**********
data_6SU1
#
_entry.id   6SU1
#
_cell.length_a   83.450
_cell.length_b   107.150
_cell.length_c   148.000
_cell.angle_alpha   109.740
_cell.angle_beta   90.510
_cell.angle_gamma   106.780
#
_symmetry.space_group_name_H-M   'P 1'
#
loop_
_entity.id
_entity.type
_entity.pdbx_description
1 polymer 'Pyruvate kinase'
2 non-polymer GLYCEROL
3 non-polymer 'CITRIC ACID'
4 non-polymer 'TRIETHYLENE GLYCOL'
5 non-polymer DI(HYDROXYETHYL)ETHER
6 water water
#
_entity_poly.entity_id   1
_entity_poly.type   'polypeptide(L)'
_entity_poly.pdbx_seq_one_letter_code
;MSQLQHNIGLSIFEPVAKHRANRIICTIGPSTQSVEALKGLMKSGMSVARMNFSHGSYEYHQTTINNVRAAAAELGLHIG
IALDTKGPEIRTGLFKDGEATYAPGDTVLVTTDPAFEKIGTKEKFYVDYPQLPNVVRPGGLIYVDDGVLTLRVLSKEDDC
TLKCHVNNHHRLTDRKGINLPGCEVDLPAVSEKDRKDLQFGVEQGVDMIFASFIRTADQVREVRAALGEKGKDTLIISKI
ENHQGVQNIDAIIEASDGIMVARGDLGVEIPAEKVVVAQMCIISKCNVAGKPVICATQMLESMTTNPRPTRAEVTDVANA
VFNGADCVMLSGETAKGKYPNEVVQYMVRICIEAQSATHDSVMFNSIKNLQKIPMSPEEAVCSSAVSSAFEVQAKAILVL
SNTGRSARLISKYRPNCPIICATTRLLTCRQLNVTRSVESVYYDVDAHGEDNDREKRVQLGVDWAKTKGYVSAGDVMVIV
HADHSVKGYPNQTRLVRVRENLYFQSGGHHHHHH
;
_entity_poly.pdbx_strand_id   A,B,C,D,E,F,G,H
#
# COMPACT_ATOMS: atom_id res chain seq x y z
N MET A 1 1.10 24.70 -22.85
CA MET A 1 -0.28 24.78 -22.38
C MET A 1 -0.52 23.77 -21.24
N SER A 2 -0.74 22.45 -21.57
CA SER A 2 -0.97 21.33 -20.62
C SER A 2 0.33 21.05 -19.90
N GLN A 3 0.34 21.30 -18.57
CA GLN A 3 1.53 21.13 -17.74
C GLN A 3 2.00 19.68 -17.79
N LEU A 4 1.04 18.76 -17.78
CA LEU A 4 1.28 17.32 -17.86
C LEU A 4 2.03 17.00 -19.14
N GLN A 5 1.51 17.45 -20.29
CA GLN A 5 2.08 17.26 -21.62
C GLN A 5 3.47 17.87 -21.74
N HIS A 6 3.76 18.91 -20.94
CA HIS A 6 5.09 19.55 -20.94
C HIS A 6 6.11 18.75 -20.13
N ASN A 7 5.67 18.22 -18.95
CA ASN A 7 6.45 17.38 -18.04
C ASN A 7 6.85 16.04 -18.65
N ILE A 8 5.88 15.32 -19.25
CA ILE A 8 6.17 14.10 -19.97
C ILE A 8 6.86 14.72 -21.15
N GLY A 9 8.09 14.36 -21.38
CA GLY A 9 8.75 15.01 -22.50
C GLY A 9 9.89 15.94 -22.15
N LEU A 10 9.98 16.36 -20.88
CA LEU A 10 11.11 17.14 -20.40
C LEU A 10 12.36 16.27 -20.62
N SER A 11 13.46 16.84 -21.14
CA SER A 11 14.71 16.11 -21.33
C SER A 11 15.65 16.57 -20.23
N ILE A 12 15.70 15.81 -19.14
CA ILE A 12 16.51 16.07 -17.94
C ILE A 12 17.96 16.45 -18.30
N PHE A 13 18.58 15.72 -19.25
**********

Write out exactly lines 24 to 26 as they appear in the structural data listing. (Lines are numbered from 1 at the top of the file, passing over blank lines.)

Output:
#
_entity_poly.entity_id   1
_entity_poly.type   'polypeptide(L)'